Tom Temin We’re speaking with procurement attorney Zach Prince. He’s a partner at Haynes Boone. It sounds like I’m not a lawyer, but I remember from college days there are elements that make a contract. One is consideration. And AVUE was getting ultimately revenue from it, even though it was going through Carahsoft as the reseller, which might have had some value-added services going along with the software. And then there was also an agreement that was connected to the software, which if someone had bought it directly from AVUE, they would have the same end user license agreement. So, it sounds like the elements of a contract are there, even though it wasn’t the procurement vehicle contract. Does that make sense?

Zach Prince Yeah it does, and that sounds right to me too. I mean, this is really standard for software companies. And I’ve been on the other side with the software companies negotiating these end user agreements with the government, and they do it frequently through the resellers, but not always. DoD took the position a few years ago that they wanted to negotiate these standards standing and user agreements with a bunch of the big software companies so that when they’re buying that software through the resellers, they’ve got terms they’ve already agreed to, published online. Everyone knows them. And that always to me seemed a little odd because it raised the question, well, if DoD breaches this, who has the right to sue? And when I was negotiating with DoD at the time, they ducked the question. But it struck me as pretty likely that, like if you did here, they would be able to bring a suit directly if there was a breach. Now, hopefully you’ve just got a good agreement with your reseller, because if you’ve got a good agreement, your reseller, it should say in the event of a dispute reseller agrees that it’s going to sponsor a claim. That’s easy, right? But it seems like for whatever reason here, Carahsoft decided they didn’t want to get involved. And so, if you had to go directly. And so, I think usually you would have that right. Like if you likely will be found to have had here.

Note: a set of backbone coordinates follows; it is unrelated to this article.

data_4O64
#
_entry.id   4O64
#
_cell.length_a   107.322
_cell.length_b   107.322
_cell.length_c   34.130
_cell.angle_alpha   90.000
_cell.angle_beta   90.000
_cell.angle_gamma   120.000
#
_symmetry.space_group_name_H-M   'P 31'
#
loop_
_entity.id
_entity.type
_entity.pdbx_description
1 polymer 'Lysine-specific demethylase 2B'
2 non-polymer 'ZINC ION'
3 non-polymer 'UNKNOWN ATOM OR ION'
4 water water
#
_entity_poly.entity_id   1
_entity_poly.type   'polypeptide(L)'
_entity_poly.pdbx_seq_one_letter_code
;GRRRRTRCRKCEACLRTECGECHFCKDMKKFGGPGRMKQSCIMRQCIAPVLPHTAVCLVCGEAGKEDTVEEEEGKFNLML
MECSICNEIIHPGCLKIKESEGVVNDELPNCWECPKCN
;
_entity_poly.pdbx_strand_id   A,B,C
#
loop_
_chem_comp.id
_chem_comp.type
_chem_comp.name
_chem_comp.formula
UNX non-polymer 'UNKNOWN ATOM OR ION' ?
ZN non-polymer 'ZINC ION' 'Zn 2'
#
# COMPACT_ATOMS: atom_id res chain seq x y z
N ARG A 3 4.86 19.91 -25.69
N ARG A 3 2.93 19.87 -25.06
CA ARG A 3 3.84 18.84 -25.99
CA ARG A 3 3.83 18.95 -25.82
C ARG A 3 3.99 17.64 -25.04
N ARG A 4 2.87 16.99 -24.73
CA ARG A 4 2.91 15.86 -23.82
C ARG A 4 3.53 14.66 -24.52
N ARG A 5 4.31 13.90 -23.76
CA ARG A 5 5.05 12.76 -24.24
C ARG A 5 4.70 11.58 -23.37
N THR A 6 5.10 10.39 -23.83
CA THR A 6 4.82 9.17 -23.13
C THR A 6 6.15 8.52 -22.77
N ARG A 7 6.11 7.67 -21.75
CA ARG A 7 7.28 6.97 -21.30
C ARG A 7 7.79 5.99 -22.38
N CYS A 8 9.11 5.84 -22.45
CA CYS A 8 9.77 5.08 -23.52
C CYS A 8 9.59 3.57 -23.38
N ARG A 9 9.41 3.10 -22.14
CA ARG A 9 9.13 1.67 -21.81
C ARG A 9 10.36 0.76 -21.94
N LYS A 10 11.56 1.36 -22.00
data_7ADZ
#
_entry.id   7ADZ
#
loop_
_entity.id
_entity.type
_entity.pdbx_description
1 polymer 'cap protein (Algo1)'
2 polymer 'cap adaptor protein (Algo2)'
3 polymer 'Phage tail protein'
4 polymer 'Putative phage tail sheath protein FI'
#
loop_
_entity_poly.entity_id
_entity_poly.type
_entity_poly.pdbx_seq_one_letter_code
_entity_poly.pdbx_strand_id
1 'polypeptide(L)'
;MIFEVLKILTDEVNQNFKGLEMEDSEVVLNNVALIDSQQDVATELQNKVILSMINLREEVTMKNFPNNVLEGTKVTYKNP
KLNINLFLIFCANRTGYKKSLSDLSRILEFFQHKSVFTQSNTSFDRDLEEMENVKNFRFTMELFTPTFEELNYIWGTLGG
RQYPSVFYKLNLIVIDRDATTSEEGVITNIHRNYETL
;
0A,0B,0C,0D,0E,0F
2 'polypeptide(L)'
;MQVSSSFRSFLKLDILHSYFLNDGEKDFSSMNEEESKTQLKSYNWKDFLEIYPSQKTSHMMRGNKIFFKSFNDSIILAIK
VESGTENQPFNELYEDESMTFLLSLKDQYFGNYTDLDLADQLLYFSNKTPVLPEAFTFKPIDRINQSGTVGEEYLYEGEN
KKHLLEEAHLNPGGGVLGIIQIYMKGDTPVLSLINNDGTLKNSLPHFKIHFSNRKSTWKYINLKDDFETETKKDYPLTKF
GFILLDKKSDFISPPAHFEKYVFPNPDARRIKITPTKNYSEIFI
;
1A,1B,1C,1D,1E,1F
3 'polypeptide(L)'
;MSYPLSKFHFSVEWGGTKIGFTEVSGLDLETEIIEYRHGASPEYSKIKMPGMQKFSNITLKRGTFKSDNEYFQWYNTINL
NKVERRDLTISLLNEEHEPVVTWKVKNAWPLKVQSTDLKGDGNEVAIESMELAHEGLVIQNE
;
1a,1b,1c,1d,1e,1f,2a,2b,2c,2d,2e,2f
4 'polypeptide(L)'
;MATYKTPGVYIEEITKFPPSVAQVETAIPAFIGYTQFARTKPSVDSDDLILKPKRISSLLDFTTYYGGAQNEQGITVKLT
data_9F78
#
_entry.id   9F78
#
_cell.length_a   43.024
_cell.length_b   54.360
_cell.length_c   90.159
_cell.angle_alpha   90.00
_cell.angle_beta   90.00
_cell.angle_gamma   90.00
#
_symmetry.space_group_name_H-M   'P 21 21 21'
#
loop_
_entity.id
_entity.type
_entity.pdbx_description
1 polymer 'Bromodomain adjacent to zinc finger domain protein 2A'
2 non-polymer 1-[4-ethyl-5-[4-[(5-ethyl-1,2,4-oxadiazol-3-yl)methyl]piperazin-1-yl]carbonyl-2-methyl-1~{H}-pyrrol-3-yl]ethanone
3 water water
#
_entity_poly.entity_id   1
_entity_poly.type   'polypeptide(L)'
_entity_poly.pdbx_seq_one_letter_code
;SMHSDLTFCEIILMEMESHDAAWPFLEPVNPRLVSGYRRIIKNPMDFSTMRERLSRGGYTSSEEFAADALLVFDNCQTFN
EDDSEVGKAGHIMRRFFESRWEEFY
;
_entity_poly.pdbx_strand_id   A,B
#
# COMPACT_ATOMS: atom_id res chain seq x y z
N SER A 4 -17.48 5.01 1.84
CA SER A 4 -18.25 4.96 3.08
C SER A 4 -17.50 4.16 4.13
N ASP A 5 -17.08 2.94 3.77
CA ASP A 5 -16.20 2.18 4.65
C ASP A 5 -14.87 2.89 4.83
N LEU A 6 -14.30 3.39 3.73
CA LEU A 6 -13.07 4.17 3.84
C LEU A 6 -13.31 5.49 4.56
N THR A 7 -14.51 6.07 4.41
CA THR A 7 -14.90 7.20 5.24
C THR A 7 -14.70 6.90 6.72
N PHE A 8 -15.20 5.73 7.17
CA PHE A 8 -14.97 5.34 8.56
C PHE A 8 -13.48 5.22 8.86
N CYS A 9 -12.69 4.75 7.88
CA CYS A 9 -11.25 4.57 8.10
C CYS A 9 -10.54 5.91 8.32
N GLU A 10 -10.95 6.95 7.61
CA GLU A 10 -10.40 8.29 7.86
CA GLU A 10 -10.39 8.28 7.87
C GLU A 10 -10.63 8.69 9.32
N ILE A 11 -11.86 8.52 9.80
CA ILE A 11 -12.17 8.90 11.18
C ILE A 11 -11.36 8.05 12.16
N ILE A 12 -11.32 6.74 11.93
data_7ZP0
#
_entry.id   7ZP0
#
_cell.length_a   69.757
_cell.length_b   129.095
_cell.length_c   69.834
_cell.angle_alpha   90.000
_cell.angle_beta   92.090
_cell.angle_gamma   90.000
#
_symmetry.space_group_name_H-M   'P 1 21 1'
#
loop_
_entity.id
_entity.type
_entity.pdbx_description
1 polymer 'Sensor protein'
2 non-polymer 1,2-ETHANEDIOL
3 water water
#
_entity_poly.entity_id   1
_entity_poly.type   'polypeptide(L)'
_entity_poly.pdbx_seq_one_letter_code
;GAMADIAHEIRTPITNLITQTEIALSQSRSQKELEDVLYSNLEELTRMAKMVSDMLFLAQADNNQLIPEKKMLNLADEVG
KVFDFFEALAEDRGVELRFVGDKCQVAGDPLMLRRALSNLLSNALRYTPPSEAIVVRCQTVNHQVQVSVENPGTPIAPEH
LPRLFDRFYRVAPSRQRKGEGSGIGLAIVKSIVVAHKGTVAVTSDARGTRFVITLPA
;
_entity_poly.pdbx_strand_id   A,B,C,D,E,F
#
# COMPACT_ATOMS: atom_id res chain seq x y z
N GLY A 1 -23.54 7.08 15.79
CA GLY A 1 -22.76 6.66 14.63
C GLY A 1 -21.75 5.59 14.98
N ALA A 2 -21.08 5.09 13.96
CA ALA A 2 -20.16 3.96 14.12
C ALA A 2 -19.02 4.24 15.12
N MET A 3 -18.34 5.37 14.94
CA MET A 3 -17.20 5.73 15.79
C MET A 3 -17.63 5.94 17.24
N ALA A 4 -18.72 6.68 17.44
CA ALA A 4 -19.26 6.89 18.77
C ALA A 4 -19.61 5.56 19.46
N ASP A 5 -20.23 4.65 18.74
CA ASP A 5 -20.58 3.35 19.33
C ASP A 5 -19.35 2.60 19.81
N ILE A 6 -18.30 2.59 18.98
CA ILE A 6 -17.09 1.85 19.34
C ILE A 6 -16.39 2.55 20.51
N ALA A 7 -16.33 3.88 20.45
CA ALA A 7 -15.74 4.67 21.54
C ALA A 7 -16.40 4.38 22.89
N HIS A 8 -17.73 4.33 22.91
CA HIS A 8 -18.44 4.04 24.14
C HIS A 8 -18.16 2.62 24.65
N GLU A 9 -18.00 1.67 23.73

Tom Temin A lot of the software company audits are aimed at seeing if there were widespread use, then the number of particular user licenses the agency had. A lot of agencies have gotten it sounds harsh, but correctly dinged for that, and sometimes have had to pay out lots of money because they had 100 people using it and they were only licensed for 50. If that had been the case, maybe it would have been more clear cut for what Carahsoft wanted to do, or what AVUE wanted to do, or what the contract Board of Appeals wanted to do. In this case, though, you said it wasn’t an end user license number problem, but some other use of the software, which is a little maybe subtler than just the number of you’re using more than you have licenses for.